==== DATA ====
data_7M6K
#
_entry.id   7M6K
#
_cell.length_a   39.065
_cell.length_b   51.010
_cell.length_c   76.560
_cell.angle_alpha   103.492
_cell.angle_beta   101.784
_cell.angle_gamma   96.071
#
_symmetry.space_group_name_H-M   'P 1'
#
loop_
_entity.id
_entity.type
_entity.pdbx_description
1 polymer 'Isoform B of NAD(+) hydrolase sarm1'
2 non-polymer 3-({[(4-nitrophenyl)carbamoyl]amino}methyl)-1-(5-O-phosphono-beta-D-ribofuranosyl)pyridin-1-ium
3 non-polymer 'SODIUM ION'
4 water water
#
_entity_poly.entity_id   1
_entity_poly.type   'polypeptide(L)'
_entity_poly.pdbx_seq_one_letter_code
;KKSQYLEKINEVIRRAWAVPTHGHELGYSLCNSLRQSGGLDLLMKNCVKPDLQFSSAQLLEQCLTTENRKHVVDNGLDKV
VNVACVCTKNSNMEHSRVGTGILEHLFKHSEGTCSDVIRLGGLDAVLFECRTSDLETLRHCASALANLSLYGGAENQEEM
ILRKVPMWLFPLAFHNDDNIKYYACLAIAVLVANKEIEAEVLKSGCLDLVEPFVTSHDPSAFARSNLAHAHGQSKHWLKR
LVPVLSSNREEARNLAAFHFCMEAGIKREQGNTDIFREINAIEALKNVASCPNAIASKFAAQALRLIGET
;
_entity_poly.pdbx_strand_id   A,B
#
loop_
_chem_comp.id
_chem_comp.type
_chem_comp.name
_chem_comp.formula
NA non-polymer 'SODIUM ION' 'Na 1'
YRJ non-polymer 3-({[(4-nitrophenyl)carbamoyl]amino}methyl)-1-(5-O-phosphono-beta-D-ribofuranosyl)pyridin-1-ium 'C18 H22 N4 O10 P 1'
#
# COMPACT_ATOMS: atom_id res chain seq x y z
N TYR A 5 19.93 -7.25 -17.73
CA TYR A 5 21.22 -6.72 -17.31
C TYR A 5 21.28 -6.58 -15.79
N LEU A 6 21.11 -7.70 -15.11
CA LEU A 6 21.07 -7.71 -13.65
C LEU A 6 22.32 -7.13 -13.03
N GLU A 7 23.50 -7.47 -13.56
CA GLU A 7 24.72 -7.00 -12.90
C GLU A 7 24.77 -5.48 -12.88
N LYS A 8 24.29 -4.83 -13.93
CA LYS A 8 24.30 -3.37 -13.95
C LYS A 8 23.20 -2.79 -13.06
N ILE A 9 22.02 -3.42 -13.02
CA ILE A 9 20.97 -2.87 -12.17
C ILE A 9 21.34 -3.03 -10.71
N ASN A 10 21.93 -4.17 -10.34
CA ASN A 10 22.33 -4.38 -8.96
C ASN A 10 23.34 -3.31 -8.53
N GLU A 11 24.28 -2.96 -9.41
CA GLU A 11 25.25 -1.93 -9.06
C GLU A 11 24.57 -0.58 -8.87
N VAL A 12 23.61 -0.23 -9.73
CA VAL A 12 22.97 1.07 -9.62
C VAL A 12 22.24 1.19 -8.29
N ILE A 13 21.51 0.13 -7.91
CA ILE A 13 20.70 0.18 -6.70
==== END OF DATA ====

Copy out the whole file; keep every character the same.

data_7M6K
#
_entry.id   7M6K
#
_cell.length_a   39.065
_cell.length_b   51.010
_cell.length_c   76.560
_cell.angle_alpha   103.492
_cell.angle_beta   101.784
_cell.angle_gamma   96.071
#
_symmetry.space_group_name_H-M   'P 1'
#
loop_
_entity.id
_entity.type
_entity.pdbx_description
1 polymer 'Isoform B of NAD(+) hydrolase sarm1'
2 non-polymer 3-({[(4-nitrophenyl)carbamoyl]amino}methyl)-1-(5-O-phosphono-beta-D-ribofuranosyl)pyridin-1-ium
3 non-polymer 'SODIUM ION'
4 water water
#
_entity_poly.entity_id   1
_entity_poly.type   'polypeptide(L)'
_entity_poly.pdbx_seq_one_letter_code
;KKSQYLEKINEVIRRAWAVPTHGHELGYSLCNSLRQSGGLDLLMKNCVKPDLQFSSAQLLEQCLTTENRKHVVDNGLDKV
VNVACVCTKNSNMEHSRVGTGILEHLFKHSEGTCSDVIRLGGLDAVLFECRTSDLETLRHCASALANLSLYGGAENQEEM
ILRKVPMWLFPLAFHNDDNIKYYACLAIAVLVANKEIEAEVLKSGCLDLVEPFVTSHDPSAFARSNLAHAHGQSKHWLKR
LVPVLSSNREEARNLAAFHFCMEAGIKREQGNTDIFREINAIEALKNVASCPNAIASKFAAQALRLIGET
;
_entity_poly.pdbx_strand_id   A,B
#
loop_
_chem_comp.id
_chem_comp.type
_chem_comp.name
_chem_comp.formula
NA non-polymer 'SODIUM ION' 'Na 1'
YRJ non-polymer 3-({[(4-nitrophenyl)carbamoyl]amino}methyl)-1-(5-O-phosphono-beta-D-ribofuranosyl)pyridin-1-ium 'C18 H22 N4 O10 P 1'
#
# COMPACT_ATOMS: atom_id res chain seq x y z
N TYR A 5 19.93 -7.25 -17.73
CA TYR A 5 21.22 -6.72 -17.31
C TYR A 5 21.28 -6.58 -15.79
N LEU A 6 21.11 -7.70 -15.11
CA LEU A 6 21.07 -7.71 -13.65
C LEU A 6 22.32 -7.13 -13.03
N GLU A 7 23.50 -7.47 -13.56
CA GLU A 7 24.72 -7.00 -12.90
C GLU A 7 24.77 -5.48 -12.88
N LYS A 8 24.29 -4.83 -13.93
CA LYS A 8 24.30 -3.37 -13.95
C LYS A 8 23.20 -2.79 -13.06
N ILE A 9 22.02 -3.42 -13.02
CA ILE A 9 20.97 -2.87 -12.17
C ILE A 9 21.34 -3.03 -10.71
N ASN A 10 21.93 -4.17 -10.34
CA ASN A 10 22.33 -4.38 -8.96
C ASN A 10 23.34 -3.31 -8.53
N GLU A 11 24.28 -2.96 -9.41
CA GLU A 11 25.25 -1.93 -9.06
C GLU A 11 24.57 -0.58 -8.87
N VAL A 12 23.61 -0.23 -9.73
CA VAL A 12 22.97 1.07 -9.62
C VAL A 12 22.24 1.19 -8.29
N ILE A 13 21.51 0.13 -7.91
CA ILE A 13 20.70 0.18 -6.70